You started your writing career in newspaper journalism and worked in that field for many years before writing your first novel in 1997. What prompted that move into fiction?
It sounds like such a cliché to say I always wanted to write, but it’s true. Looking back now, I think I was a writer who became a journalist and I used to think I was a hopeless journalist because I couldn’t bear to ask anyone any hard questions. If someone was suffering, I would feel physically sick at having to ask them a tough question about what was happening. And I thought that made me very bad at my job. Now, looking back, I can see that I just feel too much empathy with people to have been a journalist, but I did it for fourteen years. I loved those years, loved meeting people and covering interesting stories, but I was always very interested in ones about people’s lives.
When my sister was little and we shared a bedroom, I told her stories all the time. I also lived inside my head a lot. It was a matter of confidence, really, and it took me many years to have even a smidgen of the confidence required to start writing. When I did, I loved it so much and would sit down for half an hour at the computer and get up three hours later.
During your time at the newspaper you worked on the ‘agony aunt’ column. You must have gained some amazing insight into people’s lives and relationships you wouldn’t otherwise have seen. Do you draw on this experience when writing your books?
Although I worked as Dear Cathy for five years, I don’t think I’ve ever drawn on one single real letter or story for my novels. For a start, it would seem like a betrayal of the people who wrote to me but also, the way I work is to find an idea and invent a character, and create the story from them. It’s like having a strange computer in your head: the real world goes in, rattles around a bit, and a story comes out through the prism of my mind. Yes, pass me the medication now! It does sound strange but it’s very hard to explain. The agony column, along with working on tough news stories, taught me about life and human beings, which are vital sources when you’re a novelist. So probably lots of what I learned then has filtered into my work but never directly.
In 2005 you become an ambassador for UNICEF Ireland. Can you tell me how this came about and why this cause is so important you?
Once, when I was a reporter, I wrote a story on an Irish aid agency called Concern and I was so struck by the amazing work that they did, that I kept thinking ‘if I could go to Africa and do something….’ Cut to years later and UNICEF Ireland asked myself and my family if we’d be in a picture book to raise funds for them. We said yes, and became very involved in helping with the project. UNICEF could see that I was dying to help, so they asked me to be an ambassador. I couldn’t tell you how proud I am to be involved with them. UNICEF works in 150 countries around the world setting up programmes to help the world’s children survive and lead healthier and happier lives. Having been to Mozambique and Rwanda with UNICEF, I now say their work is like a ballet with so many complex parts making up the whole. It involves healthcare (which can mean providing anti-retroviral drugs to children with HIV/AIDs to providing them with basic nutrition); education (education genuinely is the future of kids in developing countries. It can take them out of the cycle of poverty; sanitation (we take our tap water for granted but in countries like Mozambique, 70 per cent of the water is unsafe. Unsafe water means small babies die of diarrhea. When did you last hear of a western baby dying of that?)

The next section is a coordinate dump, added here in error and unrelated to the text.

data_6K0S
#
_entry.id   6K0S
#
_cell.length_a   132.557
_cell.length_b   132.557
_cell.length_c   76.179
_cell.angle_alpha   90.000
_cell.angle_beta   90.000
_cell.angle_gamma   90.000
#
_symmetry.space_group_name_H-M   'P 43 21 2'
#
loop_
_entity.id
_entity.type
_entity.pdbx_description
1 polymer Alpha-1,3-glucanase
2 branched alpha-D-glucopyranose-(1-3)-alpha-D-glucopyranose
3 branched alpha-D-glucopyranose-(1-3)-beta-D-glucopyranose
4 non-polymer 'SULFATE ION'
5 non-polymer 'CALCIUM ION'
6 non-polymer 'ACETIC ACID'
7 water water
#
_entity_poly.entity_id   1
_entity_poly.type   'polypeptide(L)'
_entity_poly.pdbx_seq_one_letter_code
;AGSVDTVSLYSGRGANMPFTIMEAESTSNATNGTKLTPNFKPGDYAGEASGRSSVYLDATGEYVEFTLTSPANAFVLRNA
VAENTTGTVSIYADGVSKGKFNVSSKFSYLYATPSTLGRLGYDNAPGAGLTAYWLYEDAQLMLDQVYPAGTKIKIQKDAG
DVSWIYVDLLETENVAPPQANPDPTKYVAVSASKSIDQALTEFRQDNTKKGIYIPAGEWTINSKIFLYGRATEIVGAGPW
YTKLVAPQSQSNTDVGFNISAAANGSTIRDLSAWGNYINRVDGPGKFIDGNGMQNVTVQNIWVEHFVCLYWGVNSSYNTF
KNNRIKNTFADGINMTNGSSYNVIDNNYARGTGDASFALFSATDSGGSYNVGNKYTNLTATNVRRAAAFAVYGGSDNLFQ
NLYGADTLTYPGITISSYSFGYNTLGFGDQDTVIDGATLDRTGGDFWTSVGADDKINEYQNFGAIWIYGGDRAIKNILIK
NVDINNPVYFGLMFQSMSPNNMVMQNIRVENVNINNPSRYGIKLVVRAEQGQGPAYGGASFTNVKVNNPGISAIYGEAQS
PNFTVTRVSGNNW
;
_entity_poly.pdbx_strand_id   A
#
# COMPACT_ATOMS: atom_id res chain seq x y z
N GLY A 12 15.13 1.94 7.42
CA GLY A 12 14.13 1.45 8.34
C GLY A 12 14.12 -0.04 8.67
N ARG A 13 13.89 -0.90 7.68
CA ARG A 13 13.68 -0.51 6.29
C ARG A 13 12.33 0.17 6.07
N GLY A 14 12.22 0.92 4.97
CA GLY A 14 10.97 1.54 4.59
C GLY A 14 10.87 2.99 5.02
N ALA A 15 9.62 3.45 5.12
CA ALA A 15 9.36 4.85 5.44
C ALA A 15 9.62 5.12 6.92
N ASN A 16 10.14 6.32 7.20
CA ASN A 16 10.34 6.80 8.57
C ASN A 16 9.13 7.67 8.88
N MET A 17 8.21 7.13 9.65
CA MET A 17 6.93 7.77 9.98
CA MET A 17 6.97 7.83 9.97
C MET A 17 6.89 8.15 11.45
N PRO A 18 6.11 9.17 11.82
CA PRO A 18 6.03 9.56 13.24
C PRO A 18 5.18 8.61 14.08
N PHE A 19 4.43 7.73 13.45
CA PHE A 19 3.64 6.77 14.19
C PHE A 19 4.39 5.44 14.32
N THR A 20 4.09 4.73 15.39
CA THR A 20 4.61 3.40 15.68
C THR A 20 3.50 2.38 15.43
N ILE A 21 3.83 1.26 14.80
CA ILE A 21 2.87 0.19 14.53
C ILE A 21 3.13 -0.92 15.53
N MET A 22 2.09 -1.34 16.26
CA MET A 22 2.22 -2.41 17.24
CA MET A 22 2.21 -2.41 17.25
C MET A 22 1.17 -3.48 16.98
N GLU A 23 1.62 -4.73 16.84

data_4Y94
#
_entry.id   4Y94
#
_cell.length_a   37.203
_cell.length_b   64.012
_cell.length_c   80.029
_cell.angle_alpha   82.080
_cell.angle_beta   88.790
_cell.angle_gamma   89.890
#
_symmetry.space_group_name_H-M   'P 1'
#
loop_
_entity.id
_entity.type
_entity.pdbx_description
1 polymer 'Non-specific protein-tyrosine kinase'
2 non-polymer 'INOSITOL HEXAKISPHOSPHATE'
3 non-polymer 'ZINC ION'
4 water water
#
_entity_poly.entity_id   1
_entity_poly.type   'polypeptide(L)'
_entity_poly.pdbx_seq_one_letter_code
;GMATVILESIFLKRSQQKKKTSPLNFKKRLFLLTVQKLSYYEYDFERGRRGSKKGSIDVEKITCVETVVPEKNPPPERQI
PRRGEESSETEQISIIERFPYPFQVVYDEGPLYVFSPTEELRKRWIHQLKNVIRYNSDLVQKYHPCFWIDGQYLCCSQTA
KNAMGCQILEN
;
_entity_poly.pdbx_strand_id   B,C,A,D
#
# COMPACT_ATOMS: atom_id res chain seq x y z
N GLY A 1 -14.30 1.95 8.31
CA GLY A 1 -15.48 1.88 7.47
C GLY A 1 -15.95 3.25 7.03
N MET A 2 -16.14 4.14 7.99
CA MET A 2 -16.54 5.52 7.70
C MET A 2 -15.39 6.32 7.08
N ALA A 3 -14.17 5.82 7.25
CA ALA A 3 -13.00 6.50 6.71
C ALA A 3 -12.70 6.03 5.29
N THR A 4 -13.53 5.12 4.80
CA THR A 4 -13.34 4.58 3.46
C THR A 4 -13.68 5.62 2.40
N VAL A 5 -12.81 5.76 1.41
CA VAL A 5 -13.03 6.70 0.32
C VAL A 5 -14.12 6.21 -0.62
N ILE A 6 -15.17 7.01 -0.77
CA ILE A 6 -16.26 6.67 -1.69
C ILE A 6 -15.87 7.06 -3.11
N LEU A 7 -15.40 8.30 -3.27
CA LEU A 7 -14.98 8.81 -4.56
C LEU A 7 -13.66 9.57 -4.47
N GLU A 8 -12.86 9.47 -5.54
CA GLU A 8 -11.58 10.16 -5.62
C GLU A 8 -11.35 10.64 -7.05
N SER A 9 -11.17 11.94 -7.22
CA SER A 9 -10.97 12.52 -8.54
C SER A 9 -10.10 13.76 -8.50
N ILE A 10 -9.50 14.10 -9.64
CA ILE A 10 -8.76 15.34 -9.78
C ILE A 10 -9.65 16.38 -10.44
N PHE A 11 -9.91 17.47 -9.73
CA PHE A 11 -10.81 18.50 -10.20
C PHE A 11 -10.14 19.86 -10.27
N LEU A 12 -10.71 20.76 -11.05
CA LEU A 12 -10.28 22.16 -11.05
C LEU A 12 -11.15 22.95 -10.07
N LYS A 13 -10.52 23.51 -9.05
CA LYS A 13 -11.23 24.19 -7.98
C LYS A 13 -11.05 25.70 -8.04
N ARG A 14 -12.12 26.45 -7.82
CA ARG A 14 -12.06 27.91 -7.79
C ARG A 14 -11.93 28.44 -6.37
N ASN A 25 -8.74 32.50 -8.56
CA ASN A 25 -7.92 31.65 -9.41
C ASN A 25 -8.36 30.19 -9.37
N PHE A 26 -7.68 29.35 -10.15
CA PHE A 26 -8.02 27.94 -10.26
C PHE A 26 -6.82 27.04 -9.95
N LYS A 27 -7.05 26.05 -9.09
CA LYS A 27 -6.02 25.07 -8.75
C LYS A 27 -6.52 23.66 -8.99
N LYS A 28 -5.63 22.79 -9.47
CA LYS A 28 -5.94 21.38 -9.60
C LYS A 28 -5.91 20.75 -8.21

I have two beautiful children whom I adore and God forbid, but if something happened to me, there would be other people to take care of them. In so many places in Africa, HIV has wiped out entire generations of people and there’s nobody to raise their kids. These children live in extreme poverty, at risk of malnutrition and all sorts of abuse, physical and sexual. They don’t get to go to school, they live in huts with no floors and no food, and they live their lives in fear of the future. They can’t ask Mum to get them a spoon of paracetamol if they are sick. It’s just wrong that on our clever, developed planet children have to live like this.